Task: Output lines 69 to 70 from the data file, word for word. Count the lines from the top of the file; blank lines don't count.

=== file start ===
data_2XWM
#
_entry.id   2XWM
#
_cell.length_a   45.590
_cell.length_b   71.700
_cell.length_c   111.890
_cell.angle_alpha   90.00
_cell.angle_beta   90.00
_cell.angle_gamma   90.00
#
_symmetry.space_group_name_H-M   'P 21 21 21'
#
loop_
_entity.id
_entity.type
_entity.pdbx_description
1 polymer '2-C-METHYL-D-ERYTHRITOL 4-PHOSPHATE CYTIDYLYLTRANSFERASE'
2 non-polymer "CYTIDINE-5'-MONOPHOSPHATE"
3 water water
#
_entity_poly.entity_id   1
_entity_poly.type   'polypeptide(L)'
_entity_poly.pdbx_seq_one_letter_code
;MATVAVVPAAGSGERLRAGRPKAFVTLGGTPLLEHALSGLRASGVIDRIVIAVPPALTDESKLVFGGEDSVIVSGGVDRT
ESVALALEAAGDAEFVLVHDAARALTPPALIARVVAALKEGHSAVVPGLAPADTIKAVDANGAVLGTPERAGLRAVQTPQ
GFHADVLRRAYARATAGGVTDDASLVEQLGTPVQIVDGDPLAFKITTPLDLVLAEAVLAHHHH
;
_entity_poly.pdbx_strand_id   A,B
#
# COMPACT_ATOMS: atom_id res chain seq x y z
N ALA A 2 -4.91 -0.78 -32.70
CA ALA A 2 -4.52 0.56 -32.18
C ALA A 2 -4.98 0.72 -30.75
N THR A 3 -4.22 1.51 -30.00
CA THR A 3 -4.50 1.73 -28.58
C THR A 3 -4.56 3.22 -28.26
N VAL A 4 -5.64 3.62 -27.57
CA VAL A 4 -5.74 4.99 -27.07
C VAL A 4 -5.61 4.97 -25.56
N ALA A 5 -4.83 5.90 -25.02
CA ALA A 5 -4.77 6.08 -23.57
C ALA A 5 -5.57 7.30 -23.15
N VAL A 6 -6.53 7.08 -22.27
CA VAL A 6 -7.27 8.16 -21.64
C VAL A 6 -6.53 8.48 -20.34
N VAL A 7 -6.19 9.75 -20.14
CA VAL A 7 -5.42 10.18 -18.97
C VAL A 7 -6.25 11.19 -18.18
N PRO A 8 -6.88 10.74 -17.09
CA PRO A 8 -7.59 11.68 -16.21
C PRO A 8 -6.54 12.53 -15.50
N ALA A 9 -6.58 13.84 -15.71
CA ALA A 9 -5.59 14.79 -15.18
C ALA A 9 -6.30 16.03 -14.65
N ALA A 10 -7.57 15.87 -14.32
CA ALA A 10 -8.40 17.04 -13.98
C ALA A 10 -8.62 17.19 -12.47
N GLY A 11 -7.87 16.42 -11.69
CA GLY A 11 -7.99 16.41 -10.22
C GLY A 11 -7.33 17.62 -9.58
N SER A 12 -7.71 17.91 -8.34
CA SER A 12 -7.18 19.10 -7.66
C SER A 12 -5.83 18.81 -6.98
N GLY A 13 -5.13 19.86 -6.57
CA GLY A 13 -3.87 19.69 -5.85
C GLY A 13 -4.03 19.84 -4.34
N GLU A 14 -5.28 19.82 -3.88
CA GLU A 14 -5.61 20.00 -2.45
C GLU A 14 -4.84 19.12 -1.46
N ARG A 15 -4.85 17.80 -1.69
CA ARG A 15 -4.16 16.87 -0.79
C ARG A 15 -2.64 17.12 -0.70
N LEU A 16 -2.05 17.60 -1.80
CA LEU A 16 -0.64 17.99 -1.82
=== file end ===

CA GLU A 14 -5.61 20.00 -2.45
C GLU A 14 -4.84 19.12 -1.46